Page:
Resistor colour code

Thread Starter

coldbuffet

Joined Jul 9, 2014
1
Hi, I've tried a search on these forums and I couldn't find an answer to my question.

I was wondering if resistor colour codes can begin with a black band?
For example, does a 7000 ohm resistor ever get shown as the following:
Black - Violet - Orange - Gold = 7000 ohm +-5%
Black - Black - Violet - Orange - Gold = 7000 ohm +-5%
Black - Violet - Black - Red - Gold = 7000 ohm +-5%

as opposed to starting with non-black bands:
Violet - Black - Red - Gold = 7000 ohm +-5%
Violet - Black - Black - Brown = 7000 ohm +-5%

Also why would a manufacturer choose to represent 7000 ohm with a 4 band resistor as opposed to a 5 band resistor or vice versa?

Thank you!
 

Dodgydave

Joined Jun 22, 2012
10,360
No i have never seen a resistor starting with zero, 6 bands are more accurate usually with temperature coefficient,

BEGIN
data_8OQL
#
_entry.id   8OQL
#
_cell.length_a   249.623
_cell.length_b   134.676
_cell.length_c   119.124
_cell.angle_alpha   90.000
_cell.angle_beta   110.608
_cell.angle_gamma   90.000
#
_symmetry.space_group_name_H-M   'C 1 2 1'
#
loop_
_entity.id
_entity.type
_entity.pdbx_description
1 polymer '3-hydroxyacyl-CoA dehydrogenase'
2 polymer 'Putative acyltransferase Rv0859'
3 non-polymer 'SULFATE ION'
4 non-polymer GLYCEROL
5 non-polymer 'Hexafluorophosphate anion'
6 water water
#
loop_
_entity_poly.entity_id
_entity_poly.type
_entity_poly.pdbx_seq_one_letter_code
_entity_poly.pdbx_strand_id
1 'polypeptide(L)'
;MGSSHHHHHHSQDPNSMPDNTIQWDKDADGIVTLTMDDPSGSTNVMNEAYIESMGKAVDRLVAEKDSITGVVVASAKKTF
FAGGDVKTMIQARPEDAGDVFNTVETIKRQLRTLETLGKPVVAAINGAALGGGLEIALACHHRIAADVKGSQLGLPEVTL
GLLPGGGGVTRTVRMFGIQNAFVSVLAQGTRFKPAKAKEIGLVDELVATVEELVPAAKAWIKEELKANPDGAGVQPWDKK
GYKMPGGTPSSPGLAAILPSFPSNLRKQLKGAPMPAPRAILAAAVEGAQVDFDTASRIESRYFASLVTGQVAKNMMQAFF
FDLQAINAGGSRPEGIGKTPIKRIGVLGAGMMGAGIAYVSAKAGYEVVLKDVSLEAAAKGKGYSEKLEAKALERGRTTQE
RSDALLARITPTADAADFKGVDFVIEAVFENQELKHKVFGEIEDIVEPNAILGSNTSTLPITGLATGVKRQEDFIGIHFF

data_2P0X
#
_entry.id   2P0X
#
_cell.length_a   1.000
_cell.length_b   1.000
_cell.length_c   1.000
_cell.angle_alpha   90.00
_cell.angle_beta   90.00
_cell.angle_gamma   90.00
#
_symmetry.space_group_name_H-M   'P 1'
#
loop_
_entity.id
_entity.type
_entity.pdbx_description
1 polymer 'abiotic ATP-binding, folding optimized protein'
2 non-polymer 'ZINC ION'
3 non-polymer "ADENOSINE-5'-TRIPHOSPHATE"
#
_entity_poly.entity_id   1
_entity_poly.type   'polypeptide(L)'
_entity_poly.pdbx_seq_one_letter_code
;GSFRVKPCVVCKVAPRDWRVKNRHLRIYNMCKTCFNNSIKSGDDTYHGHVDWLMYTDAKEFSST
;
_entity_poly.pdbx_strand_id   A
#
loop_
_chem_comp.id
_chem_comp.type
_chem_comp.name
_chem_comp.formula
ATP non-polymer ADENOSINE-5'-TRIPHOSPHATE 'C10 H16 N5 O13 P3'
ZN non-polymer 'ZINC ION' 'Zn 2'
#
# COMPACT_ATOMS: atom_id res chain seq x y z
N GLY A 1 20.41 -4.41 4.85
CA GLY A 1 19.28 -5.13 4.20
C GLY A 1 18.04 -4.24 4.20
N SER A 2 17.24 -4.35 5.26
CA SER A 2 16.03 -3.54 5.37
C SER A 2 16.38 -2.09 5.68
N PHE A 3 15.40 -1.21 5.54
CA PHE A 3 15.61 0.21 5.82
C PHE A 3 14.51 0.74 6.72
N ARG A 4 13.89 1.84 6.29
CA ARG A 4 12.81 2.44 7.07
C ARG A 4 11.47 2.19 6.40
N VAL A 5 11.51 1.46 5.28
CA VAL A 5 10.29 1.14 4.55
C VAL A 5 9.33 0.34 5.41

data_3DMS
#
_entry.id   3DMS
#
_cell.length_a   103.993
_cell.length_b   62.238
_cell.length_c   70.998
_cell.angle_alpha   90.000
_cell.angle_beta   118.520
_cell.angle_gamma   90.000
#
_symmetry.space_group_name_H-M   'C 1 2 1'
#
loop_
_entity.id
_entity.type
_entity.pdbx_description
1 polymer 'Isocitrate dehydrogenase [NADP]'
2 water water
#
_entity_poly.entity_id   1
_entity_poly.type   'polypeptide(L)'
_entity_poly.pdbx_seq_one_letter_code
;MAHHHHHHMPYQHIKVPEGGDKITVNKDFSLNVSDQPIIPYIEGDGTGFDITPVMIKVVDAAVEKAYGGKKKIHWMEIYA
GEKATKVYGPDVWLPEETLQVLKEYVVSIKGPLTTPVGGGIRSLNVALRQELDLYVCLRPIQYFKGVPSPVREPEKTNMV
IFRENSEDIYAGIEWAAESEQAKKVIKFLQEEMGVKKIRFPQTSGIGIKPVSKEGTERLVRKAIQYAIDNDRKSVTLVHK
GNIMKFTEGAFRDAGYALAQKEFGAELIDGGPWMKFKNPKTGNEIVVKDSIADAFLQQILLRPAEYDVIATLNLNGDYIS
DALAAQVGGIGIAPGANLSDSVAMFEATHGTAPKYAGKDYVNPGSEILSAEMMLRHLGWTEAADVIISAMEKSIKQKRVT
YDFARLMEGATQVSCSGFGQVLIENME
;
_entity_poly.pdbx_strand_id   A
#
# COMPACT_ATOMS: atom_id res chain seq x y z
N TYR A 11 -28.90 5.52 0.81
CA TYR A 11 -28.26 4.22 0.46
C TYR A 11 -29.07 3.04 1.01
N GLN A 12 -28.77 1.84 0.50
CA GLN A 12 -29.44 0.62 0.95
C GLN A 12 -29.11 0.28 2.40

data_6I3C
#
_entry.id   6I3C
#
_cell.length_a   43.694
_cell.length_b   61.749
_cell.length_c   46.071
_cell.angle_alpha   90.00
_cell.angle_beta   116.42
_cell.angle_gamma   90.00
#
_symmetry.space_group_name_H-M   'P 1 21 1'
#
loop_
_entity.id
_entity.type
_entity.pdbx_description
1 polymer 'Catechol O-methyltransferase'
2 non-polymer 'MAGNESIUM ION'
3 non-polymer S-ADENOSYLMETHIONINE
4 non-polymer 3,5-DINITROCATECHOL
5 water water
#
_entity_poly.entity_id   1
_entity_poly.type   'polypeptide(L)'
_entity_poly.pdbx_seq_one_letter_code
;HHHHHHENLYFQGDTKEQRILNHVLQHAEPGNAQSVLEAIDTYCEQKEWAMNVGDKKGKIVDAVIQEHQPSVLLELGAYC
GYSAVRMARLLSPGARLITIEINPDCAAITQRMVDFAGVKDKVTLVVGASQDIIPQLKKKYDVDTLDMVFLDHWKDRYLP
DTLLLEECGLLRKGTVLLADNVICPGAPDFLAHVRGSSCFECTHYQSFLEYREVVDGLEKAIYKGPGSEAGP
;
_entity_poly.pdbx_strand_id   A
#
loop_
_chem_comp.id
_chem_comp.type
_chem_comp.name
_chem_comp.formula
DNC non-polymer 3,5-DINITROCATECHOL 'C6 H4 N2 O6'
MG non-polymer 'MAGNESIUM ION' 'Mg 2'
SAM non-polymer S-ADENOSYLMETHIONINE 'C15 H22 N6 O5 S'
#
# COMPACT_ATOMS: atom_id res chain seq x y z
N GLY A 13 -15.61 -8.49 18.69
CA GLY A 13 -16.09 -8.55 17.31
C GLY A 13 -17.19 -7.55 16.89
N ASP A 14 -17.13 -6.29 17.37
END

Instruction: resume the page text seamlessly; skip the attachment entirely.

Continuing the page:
so 7K 5% would be violet,black,black,brown, green.
 

wayneh

Joined Sep 9, 2010
17,167
Ditto. I don't think the first band is ever anything but the 1st significant figure of the resistance value. It would cause too much confusion otherwise.
 

wmodavis

Joined Oct 23, 2010
739
In usual number/value representation a leading zero is dropped because it does not convey any useful information just as in resistor color coding - no useful information represented by leading zero.
 

ian field

Joined Oct 27, 2012
6,536
No i have never seen a resistor starting with zero, 6 bands are more accurate usually with temperature coefficient,

so 7K 5% would be violet,black,black,brown, green.
There used to be plenty around with a single black band - 0 Ohm resistors.

Apparently they were easier for through hole pick and place machines to handle than pre-formed wire links.

SMD resistors are of course marked with numerical values - I vaguely recall having seen at one time or another; SMD resistors marked "0".

It seems to me that starting a colour code for a resistor other than "0" with a black band would be pretty pointless (values less than 1 Ohm have gold or silver multiplier) - The blue bands on some resistors under certain lighting can look black.

There's a small LED flashlight and jewellers loupe ready to hand on my bench for these situations.
 
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